Multi-Color Dyed Freshwater Cultured Pearl Necklace, Bracelet and Earring Set with Sterling Silver Clasp

Multi-Color Dyed Freshwater Cultured Pearl Necklace, Bracelet and Earring Set with Sterling Silver Clasp

Price: $56.00 & eligible for FREE Super Saver Shipping on orders over $25. Details

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Product Details

  • Amazon Sales Rank: #169 in Jewelry
  • Brand: Collection
  • Model: C3-65


  • The natural properties and process of pearl formation define the unique beauty of each pearl. The image may show slight differences in texture, color, size and shape.
  • Carved rings are naturally occurring imperfections that result from the pearl rotating inside the mollusk as it is growing. They define the unique beauty of each pearl and may vary in size, number and depth per pearl.
  • Necklace is 18-inches + 3-inch Extender and Bracelet is 7-inches

Editorial Reviews Product Description
Natural freshwater cultured pearls receive a spicy update with the Multi-Colored Dyed Freshwater Cultured Pearl necklace, Bracelet and Earring Set with Sterling Silver Clasp. A cluster necklace design filled with lustrous freshwater cultured pearls in various dyed gold tones creates a textured and organic look along the chain necklace. The irregular-shaped pearls also create the same design along a matching bracelet and drop ear-wire back earrings. A wonderful match against neutral-tone fashions, this set is a wonderful gift for all occasions.

About Freshwater Cultured Pearls

These pearls are gathered from freshwater lake and river mollusks. Most Freshwater pearls come from China and they can be mostly round to off-round, or rice-shaped to baroque. They look similar to Akoya pearls, but are the perfect gift when on a budget. They might be slightly less symmetrical, smaller, or not as easily matched, but these minor differences provide a major value for the price.

Pearls are produced naturally in the body of salt and freshwater mollusks, such as oysters and mussels. When these animals sense an irritant, such as a grain of sand, they produce a soft coating of calcium carbonate substance around it. The result is a pearl. Because perfectly round, naturally produced pearls are so rare, a process known as cultivation was developed by Kokichi Mikimoto in the early 1900s. A small bead of polished shell, the nucleus, is used as an irritant and delicately inserted into the mantle of a mollusk. It takes approximately 20-24 months of intensive husbandry to cultivate a saltwater pearl and somewhat less time to cultivate freshwater pearls. The harvest usually takes place during the months of June and September.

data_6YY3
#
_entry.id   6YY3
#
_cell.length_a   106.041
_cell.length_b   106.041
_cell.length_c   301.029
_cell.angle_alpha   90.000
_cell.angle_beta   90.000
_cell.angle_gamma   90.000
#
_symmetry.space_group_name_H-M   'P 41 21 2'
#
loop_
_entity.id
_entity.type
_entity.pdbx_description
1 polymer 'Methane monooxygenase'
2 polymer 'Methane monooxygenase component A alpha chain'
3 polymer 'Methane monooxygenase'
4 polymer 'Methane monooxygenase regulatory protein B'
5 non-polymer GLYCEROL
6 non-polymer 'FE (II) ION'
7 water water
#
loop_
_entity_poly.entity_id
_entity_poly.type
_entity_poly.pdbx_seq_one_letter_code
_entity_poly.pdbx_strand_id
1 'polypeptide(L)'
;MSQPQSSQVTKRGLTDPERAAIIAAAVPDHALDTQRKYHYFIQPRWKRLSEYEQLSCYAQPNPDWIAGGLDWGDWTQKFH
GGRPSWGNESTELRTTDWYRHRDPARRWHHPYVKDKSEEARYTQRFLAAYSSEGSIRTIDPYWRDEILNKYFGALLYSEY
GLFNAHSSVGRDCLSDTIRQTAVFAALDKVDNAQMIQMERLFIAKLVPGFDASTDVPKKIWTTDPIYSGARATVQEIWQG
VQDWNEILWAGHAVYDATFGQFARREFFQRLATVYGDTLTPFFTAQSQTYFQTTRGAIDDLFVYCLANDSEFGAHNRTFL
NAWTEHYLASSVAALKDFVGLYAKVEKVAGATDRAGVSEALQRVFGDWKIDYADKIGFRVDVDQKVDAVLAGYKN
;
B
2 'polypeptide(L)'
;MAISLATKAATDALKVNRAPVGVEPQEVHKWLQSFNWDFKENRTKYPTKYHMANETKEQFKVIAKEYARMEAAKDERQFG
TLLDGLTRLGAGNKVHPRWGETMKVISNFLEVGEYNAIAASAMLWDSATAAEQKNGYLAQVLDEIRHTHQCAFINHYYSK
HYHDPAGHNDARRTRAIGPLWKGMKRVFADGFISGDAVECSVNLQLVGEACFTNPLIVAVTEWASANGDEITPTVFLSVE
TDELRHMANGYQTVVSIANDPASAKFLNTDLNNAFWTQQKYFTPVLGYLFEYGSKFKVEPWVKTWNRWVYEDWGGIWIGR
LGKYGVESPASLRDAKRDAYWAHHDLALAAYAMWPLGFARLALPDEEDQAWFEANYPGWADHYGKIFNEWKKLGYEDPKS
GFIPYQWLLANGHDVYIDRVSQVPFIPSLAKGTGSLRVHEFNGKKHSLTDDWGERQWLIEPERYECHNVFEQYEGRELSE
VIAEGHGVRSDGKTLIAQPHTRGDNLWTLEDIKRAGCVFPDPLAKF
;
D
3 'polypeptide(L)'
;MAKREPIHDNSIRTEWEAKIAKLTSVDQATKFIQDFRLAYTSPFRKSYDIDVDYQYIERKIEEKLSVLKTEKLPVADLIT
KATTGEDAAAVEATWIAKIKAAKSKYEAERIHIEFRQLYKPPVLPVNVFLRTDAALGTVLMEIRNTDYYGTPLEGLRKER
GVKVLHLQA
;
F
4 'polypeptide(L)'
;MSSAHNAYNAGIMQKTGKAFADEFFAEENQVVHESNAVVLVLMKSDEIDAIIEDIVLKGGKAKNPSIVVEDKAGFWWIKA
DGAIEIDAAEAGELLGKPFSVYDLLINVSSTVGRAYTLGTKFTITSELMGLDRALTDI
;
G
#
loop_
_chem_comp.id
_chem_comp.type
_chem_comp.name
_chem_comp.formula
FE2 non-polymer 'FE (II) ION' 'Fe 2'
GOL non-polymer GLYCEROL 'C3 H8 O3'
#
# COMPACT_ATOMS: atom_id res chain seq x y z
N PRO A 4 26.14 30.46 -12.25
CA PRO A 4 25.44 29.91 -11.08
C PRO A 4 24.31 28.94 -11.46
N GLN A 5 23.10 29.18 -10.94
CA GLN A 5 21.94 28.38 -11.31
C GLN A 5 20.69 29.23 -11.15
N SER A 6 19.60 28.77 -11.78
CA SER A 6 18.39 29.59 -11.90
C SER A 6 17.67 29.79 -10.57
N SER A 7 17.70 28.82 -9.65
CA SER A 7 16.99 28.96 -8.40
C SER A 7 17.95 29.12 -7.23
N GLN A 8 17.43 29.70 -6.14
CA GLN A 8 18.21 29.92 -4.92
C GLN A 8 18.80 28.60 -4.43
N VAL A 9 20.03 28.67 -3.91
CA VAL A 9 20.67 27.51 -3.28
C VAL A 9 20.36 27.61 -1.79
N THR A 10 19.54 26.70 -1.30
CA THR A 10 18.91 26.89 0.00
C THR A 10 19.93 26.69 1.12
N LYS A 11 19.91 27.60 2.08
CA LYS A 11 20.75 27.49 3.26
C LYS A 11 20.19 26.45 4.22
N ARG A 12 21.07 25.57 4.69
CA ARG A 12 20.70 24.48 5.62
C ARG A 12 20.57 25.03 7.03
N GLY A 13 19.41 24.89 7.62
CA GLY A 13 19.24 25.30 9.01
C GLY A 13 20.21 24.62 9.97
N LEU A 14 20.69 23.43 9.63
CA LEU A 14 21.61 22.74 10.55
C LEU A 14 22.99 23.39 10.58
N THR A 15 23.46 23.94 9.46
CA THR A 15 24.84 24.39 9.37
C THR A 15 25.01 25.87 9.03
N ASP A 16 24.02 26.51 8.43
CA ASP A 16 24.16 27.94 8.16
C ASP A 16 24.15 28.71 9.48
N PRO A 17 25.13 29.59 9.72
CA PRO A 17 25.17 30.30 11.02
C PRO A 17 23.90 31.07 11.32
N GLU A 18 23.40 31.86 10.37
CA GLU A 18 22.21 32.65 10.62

Mollusks produce pearls in a variety of colors, accommodating most personal preferences and budgets. The general color of a pearl is also known as the body color. Pearls typically range from white, cream, and yellow to pink, silver, or black. An overtone of secondary color is sometimes seen. For instance, a pearl may appear to be white, but upon closer inspection a rosy hue is detected. The body color would then be termed white-rosé. Color variation does not affect the quality of the pearl, though it should be noted that color matching is important when choosing pearls for some necklaces, earrings, or bracelets. In fashion jewelry, pearls can sometimes be dyed to achieve the desired color, which should be mentioned in the product description or specifications.

The appealing, deep shine of a pearl is often what defines its beauty. This shine is produced by multiple layers of semi-opaque calcium carbonate crystals, called nacre. The nacre reflects light on the surface of the pearl, producing brilliance and sheen. Lustre is an integral feature in determining the quality of a pearl. Large pearls have a thicker nacre and, therefore, a higher lustre. When comparing a small Freshwater pearl to a large South Sea pearl, the difference is clearly visible to the untrained eye and should be considered when purchasing pearls.